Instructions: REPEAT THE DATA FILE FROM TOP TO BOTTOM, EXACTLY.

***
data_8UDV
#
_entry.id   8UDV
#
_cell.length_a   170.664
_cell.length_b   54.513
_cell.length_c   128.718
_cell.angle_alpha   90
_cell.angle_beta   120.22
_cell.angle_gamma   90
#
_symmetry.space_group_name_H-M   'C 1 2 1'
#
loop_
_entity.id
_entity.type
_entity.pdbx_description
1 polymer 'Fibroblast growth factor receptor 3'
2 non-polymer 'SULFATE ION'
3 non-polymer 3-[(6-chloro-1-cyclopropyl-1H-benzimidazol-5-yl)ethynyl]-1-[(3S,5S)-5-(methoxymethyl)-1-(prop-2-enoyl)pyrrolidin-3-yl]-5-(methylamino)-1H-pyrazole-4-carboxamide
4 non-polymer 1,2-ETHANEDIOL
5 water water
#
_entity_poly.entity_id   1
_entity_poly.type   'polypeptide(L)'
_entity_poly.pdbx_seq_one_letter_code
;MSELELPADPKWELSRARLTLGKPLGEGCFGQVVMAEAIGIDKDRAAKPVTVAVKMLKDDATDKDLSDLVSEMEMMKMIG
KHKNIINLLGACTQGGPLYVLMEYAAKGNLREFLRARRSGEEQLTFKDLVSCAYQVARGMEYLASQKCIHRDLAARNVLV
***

data_8UDV
#
_entry.id   8UDV
#
_cell.length_a   170.664
_cell.length_b   54.513
_cell.length_c   128.718
_cell.angle_alpha   90
_cell.angle_beta   120.22
_cell.angle_gamma   90
#
_symmetry.space_group_name_H-M   'C 1 2 1'
#
loop_
_entity.id
_entity.type
_entity.pdbx_description
1 polymer 'Fibroblast growth factor receptor 3'
2 non-polymer 'SULFATE ION'
3 non-polymer 3-[(6-chloro-1-cyclopropyl-1H-benzimidazol-5-yl)ethynyl]-1-[(3S,5S)-5-(methoxymethyl)-1-(prop-2-enoyl)pyrrolidin-3-yl]-5-(methylamino)-1H-pyrazole-4-carboxamide
4 non-polymer 1,2-ETHANEDIOL
5 water water
#
_entity_poly.entity_id   1
_entity_poly.type   'polypeptide(L)'
_entity_poly.pdbx_seq_one_letter_code
;MSELELPADPKWELSRARLTLGKPLGEGCFGQVVMAEAIGIDKDRAAKPVTVAVKMLKDDATDKDLSDLVSEMEMMKMIG
KHKNIINLLGACTQGGPLYVLMEYAAKGNLREFLRARRSGEEQLTFKDLVSCAYQVARGMEYLASQKCIHRDLAARNVLV